Did Newt Gingrich choose short-term buzz over a long-term ‘brand’?

Matt K. Lewis Senior Contributor
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Yesterday’s “Meet the Press” interview — in which former Speaker Newt Gingrich defended Mitt Romney’s Massachusetts health care plan and criticized Paul Ryan’s Medicare overhaul — reinforced the challenges Gingrich must overcome if he is to win the GOP nomination.

In a different world, Gingrich might have carved out a niche as a serious and consistent conservative (the two are not mutually exclusive). He was perhaps uniquely suited among his rivals to be simultaneously respected by intellectuals and media elites — and also admired by grassroots and tea party conservatives.

But instead of enjoying the best of both worlds — or even settling on one world — Gingrich too often chose the worst of both worlds by offending conservatives with his inconsistent policies, and then repelling media elites with his sometimes harsh and reckless rhetoric.

Sometimes a brilliant champion of free market conservative ideas, Gingrich undermined his conservative credentials by doing things such as appearing in global warming TV ads with Nancy Pelosi, endorsing liberal Republican Dede Scozzafava in a high -profile special election, and (most recently) by backing RomneyCare and opposing Paul Ryan’s gutsy plan to address entitlement reform.

Speaking of which, it is hard to rationalize why Gingrich would have backed RomneyCare and opposed Ryan’s Medicare reform — considering he is currently trying to win the GOP nomination. Yet it was consistent with his pattern of inconsistency. The only theory that makes sense is that Gingrich likes attention and realizes there are two easy ways to garner it: 1). by taking a surprising “man bites dog” stance, or 2). by ratcheting up the red-meat.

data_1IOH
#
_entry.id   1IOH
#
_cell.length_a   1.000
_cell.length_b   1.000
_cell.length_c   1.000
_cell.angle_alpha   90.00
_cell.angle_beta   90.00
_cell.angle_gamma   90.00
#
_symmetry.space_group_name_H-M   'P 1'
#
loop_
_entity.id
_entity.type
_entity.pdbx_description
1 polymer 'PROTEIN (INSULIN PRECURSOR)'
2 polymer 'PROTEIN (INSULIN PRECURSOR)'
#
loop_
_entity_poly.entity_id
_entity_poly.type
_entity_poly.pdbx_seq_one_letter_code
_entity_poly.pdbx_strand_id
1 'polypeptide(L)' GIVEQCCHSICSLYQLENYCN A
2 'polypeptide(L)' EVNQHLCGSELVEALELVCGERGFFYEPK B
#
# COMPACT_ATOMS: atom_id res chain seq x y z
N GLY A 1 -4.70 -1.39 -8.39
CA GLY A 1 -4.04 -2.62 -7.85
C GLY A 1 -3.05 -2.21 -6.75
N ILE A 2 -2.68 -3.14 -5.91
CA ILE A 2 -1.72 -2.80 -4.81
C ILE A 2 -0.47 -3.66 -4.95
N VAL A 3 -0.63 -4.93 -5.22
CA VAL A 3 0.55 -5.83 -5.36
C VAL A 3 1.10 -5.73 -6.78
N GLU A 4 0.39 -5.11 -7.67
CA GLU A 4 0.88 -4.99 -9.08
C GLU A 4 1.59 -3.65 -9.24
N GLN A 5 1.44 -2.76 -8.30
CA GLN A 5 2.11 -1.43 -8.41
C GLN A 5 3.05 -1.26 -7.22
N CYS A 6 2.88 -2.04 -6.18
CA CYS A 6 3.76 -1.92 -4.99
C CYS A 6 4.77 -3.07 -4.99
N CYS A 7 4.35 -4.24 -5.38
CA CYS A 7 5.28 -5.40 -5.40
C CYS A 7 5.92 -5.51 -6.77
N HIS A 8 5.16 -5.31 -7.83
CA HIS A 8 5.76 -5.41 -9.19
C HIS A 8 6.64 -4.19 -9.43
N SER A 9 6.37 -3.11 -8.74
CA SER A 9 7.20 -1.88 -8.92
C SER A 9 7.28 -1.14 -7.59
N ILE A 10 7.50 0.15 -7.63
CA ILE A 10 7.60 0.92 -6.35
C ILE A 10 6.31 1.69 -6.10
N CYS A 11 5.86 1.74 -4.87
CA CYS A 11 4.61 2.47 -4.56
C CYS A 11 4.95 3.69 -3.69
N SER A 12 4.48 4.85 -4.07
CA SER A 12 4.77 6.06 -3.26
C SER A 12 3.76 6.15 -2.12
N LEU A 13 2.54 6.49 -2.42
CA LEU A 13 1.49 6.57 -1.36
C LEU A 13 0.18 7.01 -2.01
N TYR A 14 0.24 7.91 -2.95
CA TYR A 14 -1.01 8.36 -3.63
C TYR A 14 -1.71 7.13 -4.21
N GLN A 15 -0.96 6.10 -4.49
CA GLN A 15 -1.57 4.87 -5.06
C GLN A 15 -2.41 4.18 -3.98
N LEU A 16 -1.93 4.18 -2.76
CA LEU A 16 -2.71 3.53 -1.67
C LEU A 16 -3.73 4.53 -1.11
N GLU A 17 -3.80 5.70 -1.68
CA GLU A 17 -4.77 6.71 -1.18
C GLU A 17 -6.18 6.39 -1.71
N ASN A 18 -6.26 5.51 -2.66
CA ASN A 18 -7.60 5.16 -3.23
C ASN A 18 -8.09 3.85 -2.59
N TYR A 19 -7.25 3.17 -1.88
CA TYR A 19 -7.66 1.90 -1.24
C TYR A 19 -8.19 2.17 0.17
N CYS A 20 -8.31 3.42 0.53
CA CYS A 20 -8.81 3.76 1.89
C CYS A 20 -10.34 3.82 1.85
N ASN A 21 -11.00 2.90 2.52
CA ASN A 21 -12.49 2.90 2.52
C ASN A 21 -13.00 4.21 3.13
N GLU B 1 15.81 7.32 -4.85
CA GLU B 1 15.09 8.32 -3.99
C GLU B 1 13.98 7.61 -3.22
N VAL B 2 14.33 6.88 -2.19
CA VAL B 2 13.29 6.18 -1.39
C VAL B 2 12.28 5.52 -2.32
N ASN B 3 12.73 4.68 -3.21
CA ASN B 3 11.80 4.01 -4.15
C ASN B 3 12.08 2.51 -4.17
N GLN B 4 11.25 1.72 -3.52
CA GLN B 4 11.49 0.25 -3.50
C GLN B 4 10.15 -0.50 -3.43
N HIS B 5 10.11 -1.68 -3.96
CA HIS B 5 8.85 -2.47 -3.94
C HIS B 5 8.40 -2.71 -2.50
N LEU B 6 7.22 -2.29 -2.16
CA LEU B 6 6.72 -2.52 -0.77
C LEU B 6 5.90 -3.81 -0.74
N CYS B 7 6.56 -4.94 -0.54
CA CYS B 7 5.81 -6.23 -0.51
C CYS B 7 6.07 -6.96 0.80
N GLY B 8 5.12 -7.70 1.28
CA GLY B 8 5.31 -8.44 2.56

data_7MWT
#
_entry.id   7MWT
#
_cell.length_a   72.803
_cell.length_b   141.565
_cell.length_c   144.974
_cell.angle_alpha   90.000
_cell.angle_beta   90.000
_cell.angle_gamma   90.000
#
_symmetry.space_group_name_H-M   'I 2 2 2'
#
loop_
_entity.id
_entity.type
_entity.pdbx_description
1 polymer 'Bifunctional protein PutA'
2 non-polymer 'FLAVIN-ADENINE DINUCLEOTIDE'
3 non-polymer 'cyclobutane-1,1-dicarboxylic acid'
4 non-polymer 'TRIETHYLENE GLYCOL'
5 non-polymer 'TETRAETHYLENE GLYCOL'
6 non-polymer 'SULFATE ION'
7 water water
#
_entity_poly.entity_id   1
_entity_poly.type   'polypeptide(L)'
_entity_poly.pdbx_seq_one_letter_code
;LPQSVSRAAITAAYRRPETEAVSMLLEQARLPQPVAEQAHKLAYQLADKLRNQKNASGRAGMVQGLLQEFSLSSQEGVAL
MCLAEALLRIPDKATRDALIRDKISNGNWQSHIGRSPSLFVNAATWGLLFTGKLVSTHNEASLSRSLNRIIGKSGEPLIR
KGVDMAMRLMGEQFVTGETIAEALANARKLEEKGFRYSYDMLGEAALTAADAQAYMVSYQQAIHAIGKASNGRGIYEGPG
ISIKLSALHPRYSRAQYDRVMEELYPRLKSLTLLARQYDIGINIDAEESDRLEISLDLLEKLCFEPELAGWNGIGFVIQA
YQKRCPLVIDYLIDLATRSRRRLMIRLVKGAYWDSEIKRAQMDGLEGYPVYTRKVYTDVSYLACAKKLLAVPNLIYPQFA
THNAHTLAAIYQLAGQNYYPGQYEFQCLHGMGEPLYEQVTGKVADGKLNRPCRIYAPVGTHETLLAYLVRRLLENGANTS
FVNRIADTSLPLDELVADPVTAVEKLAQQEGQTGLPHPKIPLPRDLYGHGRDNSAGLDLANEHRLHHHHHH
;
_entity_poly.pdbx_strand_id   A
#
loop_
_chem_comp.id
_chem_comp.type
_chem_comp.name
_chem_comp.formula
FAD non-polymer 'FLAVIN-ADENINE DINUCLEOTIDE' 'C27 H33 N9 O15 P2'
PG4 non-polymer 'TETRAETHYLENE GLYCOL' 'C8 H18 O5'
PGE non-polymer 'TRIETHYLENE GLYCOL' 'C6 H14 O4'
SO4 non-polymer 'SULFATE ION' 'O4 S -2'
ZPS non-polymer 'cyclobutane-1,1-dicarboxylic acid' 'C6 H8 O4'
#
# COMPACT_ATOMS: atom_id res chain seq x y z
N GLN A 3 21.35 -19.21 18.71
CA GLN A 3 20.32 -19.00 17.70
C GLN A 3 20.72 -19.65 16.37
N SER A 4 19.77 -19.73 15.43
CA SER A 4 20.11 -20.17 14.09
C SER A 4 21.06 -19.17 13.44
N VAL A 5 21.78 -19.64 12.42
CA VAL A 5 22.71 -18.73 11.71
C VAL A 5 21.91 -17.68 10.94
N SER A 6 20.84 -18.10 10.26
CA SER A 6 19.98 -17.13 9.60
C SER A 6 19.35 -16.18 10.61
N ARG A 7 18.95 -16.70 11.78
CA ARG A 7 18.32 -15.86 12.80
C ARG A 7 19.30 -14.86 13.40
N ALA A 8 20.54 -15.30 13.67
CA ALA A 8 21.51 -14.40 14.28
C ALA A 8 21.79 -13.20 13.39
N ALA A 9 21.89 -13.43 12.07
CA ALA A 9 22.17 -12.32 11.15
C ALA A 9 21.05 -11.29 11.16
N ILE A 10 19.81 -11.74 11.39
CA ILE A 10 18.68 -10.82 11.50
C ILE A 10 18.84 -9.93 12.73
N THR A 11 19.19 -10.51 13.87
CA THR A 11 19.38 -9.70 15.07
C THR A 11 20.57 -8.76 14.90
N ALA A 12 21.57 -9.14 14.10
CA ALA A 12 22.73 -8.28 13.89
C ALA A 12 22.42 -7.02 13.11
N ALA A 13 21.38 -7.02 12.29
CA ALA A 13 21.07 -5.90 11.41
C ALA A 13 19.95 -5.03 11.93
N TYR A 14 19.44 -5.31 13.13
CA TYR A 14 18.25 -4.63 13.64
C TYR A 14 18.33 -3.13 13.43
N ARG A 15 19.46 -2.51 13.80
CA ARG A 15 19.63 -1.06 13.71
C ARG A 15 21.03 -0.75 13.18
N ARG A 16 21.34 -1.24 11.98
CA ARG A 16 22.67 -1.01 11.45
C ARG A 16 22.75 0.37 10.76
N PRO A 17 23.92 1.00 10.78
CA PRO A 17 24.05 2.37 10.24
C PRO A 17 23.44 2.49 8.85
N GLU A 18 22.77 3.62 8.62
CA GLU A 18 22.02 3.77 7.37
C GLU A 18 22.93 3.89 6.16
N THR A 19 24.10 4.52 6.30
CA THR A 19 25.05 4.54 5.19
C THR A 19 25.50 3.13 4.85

Given the choice between the long-term work of reinforcing and cultivating a serious and consistent conservative brand — or the short-term goal of getting attention — Gingrich always seemed to opt for for the short-term benefit of immediate attention. This may be a good strategy for pundits like, say, Dick Morris — but it is a lousy strategy for a candidate.

Gingrich, it seems, is a man without a base. The grassroots conservatives who might have supported him otherwise, have been turned off due to his inconsistencies — and the mainstream media and conservative intellectuals who might have grudgingly admired him for his intellect have been repelled by his red meat rhetoric.

Ironically, Gingrich preaches against this very sort of short-term thinking. He has been known to use an analogy of the “field mice and the antelope” to explain the need to focus long-term things (and to ignore the small stuff).

As Gingrich tells it, a lion is capable of killing field mice and eating it. But the energy expended would cause it to slowly starve to death. As such, lions, Gingrich advises, must ignore field mice and focus on killing antelope in order to survive.

It’s harder to kill an antelope, but it’s smarter.

Sadly, when it comes to short-term publicity versus long-term branding, Gingrich has chosen to spend too much of his time chasing field mice…

Matt K. Lewis